for our final darkroom project, jacinda, asked for us to tell her a story…which interestingly enough, she seemed to enjoy just as much as i did…stories that is…having them be told to her and telling them herself. she used to enjoy it when my ex or i, would have a juicy bit of gossip. she would lean in and say, “do tell…”
jacinda, herself, was an excellent storyteller. she was not only an adjunct professor at wsu-v, but also a photographer, installation artist, and author. i’ll have to say that, jacinda, was my idol. i guess that her work and personality, spoke to me. of all of my wonderful professors, i learned the most from her.
i guess that i connected to different aspects of her work and teaching style. she was all about the details, the minutiae, and the identification and classification of mundane objects. i loved that whole genre. she was very successful in eliciting stories from found, previously forgotten and overlooked objects.
she has shown her work and created installations across the usa . my ex and i, used to frame her photographs for her shows and ship them directly to the gallery or museum. my ex surprised me one birthday, with my favorite of jacinda’s photographs, a painter’s rag with paint. i have a few others in my collection, as well as one of her books.
so, the story that i decided to tell, was about my family…more specifically, holidays and birthdays with the w*****d’s. i got an “a” on it.
my dad most of the time was pretty uninvolved in the family, other than being my strict disciplinarian. however, when it came to holidays and birthdays…things were different. he took the lead role and created traditions, that still take place today.
one of the nicest things that he ever did for me, was to surprise me on valentine’s day each year, serving me toast points with jelly and giving me a very simple paper valentine. as with everything, he only referred to himself and me with initials…he was “gtw” and i was “kaw.”
on easter, my dad created easter baskets out of plain, old, brown paper bags. the “easter grass” inside was shredded newspaper. i knew that it was my easter basket, if it had my initials on it.
we didn’t need to dye our easter eggs, because we had naturally “dyed” eggs, courtesy of our happy hens. we had several different types of chickens, that laid different colored eggs. we had brown eggs, light blue eggs, light green eggs, and even pinky-peachy colored eggs.
my dad cut egg shapes out of colored construction paper, hid them outside in the backyard, and we searched for them. once we found them all, we traded them in for coins…each color of egg, was worth a different amount…with yellow eggs (golden eggs) garnering a shiny, silver dollar.
one year, my birthday rolled around and no one remembered, but me. i was really hurt, but didn’t even say anything, until bedtime. my dad ran down to winchell’s and bought two, old-fashioned donuts…one for me, as my “birthday cake” and one for m*****a, since everything had to be “even steven.”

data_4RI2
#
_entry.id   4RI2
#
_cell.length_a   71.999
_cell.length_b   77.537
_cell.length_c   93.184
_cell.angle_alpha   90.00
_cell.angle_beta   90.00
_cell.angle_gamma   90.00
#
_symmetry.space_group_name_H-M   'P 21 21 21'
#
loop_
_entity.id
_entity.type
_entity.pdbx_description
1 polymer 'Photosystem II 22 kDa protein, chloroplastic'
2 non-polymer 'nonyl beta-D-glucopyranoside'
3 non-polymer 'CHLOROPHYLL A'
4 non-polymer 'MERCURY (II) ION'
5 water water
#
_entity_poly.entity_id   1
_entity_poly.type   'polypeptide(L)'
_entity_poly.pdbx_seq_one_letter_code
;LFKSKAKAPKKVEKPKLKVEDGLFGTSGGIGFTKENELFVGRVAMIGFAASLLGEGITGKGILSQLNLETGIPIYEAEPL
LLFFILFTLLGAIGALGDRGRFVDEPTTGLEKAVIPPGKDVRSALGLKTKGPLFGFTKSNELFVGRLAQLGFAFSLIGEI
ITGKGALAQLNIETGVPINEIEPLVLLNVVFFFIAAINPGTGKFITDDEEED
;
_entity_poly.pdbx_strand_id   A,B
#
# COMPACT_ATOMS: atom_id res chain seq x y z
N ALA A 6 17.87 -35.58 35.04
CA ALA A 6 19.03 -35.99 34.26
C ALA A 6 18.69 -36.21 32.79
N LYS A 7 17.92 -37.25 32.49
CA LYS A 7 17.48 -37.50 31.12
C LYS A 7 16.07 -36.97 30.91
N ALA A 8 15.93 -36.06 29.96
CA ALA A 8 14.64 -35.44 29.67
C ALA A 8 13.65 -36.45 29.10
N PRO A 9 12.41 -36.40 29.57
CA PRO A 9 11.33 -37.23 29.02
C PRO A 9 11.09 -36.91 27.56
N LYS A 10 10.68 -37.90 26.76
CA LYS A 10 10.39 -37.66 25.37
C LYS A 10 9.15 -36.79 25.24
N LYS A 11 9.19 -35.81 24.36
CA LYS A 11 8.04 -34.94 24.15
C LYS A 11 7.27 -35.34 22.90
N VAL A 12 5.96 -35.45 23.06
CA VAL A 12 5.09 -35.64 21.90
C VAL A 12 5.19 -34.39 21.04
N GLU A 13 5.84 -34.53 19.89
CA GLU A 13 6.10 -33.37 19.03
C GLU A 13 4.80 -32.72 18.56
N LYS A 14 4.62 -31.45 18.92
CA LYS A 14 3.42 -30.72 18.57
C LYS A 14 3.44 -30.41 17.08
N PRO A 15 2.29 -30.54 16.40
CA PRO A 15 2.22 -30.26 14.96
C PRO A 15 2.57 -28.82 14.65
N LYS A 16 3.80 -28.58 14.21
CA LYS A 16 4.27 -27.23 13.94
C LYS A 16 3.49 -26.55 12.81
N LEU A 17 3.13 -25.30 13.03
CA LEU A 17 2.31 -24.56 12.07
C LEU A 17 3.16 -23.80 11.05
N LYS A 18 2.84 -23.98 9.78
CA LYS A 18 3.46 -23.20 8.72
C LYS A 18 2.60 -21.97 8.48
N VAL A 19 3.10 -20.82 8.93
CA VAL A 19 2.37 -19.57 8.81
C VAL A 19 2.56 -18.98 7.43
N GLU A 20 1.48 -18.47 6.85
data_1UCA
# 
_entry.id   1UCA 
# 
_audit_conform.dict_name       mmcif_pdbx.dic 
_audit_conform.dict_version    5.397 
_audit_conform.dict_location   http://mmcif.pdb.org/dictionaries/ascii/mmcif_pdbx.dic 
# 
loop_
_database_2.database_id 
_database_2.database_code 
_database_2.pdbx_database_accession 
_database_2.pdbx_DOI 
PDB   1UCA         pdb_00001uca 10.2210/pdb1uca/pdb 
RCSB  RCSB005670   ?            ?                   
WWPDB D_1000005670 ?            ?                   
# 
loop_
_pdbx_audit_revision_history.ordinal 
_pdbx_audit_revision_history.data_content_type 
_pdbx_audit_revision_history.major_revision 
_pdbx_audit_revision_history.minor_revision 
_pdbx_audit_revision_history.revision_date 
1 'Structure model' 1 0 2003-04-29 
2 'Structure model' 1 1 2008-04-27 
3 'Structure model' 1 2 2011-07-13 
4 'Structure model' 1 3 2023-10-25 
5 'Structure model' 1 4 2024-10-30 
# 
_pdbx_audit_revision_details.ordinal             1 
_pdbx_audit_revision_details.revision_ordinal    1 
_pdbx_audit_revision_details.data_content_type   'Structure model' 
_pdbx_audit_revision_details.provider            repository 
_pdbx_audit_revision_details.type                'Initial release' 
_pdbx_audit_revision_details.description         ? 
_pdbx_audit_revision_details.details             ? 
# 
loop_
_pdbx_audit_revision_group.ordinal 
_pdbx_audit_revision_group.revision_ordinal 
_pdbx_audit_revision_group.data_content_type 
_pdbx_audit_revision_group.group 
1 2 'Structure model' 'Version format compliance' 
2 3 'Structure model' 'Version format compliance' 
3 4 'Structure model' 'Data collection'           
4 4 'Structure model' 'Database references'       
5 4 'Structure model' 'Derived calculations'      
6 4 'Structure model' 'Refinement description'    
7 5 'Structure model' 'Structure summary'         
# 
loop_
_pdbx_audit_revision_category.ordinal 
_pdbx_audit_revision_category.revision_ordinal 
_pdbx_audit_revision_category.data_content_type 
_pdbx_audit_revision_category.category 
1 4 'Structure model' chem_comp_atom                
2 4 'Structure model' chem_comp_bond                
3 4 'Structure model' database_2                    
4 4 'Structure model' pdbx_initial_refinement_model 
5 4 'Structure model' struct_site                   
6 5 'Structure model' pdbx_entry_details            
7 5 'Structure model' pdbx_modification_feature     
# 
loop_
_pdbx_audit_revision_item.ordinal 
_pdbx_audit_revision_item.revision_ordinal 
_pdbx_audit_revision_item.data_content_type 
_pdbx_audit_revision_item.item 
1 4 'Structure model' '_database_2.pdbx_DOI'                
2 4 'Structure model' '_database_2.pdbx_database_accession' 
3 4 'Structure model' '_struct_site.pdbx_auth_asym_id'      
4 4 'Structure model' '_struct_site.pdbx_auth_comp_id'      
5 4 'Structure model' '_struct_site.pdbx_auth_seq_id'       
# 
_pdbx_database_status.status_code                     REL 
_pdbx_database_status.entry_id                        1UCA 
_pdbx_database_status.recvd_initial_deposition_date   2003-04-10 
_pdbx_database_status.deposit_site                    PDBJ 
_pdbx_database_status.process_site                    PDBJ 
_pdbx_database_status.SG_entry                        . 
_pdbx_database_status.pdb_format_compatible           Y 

my parents thought that halloween was demonic, so we didn’t participate. instead, we were treated to “diet” rootbeer floats.
leaves were very important to our thanksgiving decorations. since we lived on property that included an orchard and citrus grove…trees were very important and so were their leaves. we had a handful of deciduous trees and during the fall, my grandma and i would gather up the prettiest and most unusual to use as decorations. my grandma had two tablecloths, a solid burgundy one that we laid our leaves on…and a clear plastic one that we laid over the top of the leaves. the finished product was quite beautiful. we also put leaves inside of bowls with water to just float and look pretty.
my mom didn’t allow us to have candy very often, however, on holidays she had a bag of peanut m & m’s…that i swear to god…she recycled for years. putting them out in a glass container, straight out of the freezer…from the year before, and as they warmed up…they would literally sweat…and their color all ran off…leaving albino candies, in a pool of mud colored liquid. i really miss those now…
my uncle, at one time had a jewish girlfriend, whom i adored. she made us some special eggs for christmas one year and we were all smitten. after that, there wasn’t a christmas that went by without them. basically, egg and onion matzos are broken into small pieces that then, soak for 5 minutes in a little milk, and then the eggs are added, and everything is scrambled together. the scrambled mixture is added to a hot skillet, where fresh green onions are sautéing…and there you have it…jewish eggs…mazel tov!!
i’m not sure where or how crockpot christmas began, but we did it every year. we would have as many crockpots as we had all lined up, filled with yummy quick foods that we could eat all day long, without the “evil eye” or tough food restriction that we were used to. so, crockpot christmas was a pretty huge deal for us. we had things like: little smokies in barbecue sauce, nachos, spinach casserole, swedish meatballs, roast beef and au jus sauce for french dip sandwiches, scalloped potatoes and honey baked ham, and macaroni and cheese.
my grandma taught me how to make paper snowflakes. hers were so intricate, delicate, and fragile…just breathtaking revelations of paper. mine began very chunky and very clunky, but improved with time. for the christmas season, the leaves would be taken out from my grandma’s two tablecloths and our snowflakes would go in, and be on view. my grandma’s table was always a work of art and nature…mesmerizing and a safe, happy place to be sidled up to.
as far back as i can remember, my dad has always utilized foil and newspaper, as unique forms of wrapping paper. it has carried over to me, because i have always loved it.